Dredge is able to put a lot of cards into the graveyard very quickly and needs something to do once the graveyard is full (given that your opponent is still alive afterward). Ox of Agnos helps fill the “curve” for dredge as a potentially game winning play on turn 3. Casting a 5/3 from your graveyard, discard your hand full of dredgers and filling your graveyard with 12 or 15 cards, seems unbeatable. When playing Dredge, there are points during a game where dredging 4 a turn just isn’t enough to push you ahead on board state or apply enough pressure on your opponent to force game actions. Ox of Agonas’ ability to discard cards, that have a tendency to just sit in your hand doing nothing, is often the final push needed to win the game.

Post board games with Dredge can be very tricky as a sub-game is played when deciding what kind of hand to keep. Do you keep a hand that is powerful, but has no answer to graveyard hate? Do you keep a hand with answer to graveyard hate, but no powerful follow up? Ox of Agonas is a card that allows you to keep hands that have answers to graveyard hate because it’s ability will impact the board the second it resolves. It is four-mana, which is slow for Dredge, but often in post-board games, opponents will keep hands that aren’t as powerful given they have graveyard hate in it. So four-mana doesn’t seem so bad when they game typically slows down in post-board anyway.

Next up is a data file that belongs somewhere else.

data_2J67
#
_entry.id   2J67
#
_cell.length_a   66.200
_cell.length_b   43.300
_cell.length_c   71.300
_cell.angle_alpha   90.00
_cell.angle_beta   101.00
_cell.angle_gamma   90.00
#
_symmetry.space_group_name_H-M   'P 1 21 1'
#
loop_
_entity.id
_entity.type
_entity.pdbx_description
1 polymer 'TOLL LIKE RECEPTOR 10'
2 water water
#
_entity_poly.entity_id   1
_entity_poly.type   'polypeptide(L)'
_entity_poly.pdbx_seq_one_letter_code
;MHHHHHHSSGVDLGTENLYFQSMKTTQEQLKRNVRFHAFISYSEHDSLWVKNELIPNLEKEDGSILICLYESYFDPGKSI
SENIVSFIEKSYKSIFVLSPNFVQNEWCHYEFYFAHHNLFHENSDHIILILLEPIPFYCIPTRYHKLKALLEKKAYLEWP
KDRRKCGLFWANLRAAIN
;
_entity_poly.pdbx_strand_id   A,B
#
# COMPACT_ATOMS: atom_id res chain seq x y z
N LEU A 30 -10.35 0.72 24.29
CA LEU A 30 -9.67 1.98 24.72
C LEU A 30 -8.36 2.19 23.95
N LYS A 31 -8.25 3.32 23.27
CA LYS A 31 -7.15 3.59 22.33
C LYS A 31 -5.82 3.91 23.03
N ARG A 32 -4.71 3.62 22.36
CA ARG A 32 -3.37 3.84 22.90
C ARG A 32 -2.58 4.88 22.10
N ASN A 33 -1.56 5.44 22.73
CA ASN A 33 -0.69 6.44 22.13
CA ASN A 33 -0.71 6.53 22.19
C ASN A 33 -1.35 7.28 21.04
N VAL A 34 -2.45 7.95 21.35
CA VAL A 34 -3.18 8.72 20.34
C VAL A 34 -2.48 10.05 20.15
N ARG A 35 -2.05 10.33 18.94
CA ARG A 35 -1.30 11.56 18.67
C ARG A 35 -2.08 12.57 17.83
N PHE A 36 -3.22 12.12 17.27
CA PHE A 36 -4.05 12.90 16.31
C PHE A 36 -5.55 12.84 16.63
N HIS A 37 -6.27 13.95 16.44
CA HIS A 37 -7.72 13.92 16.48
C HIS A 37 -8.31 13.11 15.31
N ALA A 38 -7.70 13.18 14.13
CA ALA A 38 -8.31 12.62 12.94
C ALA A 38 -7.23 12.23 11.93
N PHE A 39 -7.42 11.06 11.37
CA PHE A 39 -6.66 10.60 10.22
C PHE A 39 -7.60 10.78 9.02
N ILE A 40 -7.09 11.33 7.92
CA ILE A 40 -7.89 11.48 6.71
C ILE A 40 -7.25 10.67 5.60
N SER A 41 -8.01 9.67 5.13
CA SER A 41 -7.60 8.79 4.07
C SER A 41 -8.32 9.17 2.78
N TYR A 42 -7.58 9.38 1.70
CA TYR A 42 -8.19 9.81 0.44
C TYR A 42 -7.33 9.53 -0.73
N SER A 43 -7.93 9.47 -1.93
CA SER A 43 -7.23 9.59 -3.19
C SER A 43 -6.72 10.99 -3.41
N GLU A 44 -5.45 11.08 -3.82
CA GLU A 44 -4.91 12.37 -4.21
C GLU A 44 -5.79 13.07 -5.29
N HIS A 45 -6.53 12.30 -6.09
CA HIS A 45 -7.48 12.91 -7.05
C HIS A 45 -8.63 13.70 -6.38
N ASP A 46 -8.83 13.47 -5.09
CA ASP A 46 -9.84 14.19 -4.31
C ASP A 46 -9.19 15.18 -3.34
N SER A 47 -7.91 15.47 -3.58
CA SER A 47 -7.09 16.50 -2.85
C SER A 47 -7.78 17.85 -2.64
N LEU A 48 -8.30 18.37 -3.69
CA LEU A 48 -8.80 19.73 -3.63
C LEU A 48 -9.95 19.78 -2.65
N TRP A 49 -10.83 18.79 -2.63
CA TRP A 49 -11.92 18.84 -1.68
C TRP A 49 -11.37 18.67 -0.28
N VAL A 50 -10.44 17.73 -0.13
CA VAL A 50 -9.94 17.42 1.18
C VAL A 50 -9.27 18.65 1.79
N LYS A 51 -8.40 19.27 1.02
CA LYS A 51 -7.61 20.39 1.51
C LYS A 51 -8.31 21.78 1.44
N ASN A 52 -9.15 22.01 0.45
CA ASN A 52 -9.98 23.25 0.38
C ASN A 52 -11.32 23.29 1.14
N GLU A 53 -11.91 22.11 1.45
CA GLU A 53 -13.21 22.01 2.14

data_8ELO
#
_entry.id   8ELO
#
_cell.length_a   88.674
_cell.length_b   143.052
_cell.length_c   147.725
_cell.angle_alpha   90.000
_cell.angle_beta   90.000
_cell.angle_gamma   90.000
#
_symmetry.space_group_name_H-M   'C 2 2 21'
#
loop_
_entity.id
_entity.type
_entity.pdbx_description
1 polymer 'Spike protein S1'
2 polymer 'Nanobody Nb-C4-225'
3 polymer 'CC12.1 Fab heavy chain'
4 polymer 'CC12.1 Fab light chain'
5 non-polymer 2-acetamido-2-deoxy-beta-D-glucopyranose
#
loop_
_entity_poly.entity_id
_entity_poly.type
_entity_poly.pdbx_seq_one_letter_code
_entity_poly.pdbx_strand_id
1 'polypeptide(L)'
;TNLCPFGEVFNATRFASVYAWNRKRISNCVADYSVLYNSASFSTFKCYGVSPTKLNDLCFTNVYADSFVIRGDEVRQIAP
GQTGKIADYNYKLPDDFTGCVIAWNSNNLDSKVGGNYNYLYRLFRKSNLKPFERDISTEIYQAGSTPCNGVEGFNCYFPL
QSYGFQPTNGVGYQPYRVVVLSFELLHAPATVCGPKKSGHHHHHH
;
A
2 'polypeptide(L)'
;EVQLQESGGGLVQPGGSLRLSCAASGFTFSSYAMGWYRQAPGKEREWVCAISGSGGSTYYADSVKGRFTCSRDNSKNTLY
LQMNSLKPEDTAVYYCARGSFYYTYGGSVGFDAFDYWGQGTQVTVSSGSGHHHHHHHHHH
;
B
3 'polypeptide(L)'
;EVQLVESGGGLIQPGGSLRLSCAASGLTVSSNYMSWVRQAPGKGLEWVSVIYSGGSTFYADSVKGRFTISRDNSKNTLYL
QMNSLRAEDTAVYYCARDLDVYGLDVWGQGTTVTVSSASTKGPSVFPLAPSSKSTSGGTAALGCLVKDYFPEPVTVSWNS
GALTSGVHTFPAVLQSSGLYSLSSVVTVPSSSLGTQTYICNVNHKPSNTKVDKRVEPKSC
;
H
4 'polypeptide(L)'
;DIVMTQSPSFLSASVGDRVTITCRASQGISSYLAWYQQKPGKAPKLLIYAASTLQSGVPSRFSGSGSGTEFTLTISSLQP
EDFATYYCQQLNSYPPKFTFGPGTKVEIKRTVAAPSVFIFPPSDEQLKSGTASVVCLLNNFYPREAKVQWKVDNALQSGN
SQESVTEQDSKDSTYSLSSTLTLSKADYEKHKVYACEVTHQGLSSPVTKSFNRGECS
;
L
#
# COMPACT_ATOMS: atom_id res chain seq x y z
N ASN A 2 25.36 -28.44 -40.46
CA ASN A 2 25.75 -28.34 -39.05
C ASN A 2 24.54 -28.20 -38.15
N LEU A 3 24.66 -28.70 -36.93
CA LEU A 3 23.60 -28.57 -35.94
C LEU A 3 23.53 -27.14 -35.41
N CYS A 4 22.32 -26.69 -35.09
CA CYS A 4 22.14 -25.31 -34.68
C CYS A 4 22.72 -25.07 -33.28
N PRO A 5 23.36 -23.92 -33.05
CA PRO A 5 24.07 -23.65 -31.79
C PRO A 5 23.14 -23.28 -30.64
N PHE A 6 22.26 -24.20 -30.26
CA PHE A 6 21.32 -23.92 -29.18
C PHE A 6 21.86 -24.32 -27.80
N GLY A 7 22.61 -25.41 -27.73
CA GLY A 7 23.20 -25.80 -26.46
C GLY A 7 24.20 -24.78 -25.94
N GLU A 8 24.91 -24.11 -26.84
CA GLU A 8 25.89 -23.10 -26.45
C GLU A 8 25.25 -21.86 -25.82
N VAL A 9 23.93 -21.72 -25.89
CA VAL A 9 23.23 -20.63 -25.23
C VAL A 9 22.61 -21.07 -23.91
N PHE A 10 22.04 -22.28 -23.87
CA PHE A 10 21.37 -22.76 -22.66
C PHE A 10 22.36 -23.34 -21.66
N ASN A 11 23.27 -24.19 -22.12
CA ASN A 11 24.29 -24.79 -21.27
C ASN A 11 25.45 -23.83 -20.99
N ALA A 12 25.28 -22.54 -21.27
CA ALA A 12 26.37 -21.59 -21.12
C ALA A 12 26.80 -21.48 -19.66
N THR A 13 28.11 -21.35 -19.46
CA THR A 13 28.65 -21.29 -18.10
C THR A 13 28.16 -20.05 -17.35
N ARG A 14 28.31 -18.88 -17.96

The rest of the list is pretty much stock when it comes to Dredge standards post Faithless Looting ban. Merchant of the Vale from Throne of Eldraine has really found a home in Dredge as pseudo-one drop 5, 6 and 7, falling behind the four Shriekhorn. A real balance for the deck will be between the number Oxen and Conflagrate the decks plays, as they function similarly in the deck. Ox of Agonas is clearly a more powerful card than Conflagrate and side with Sodeq on the 3-1 split.

I don’t have any modern tournaments coming up, but if I did, I would strongly consider playing Dredge.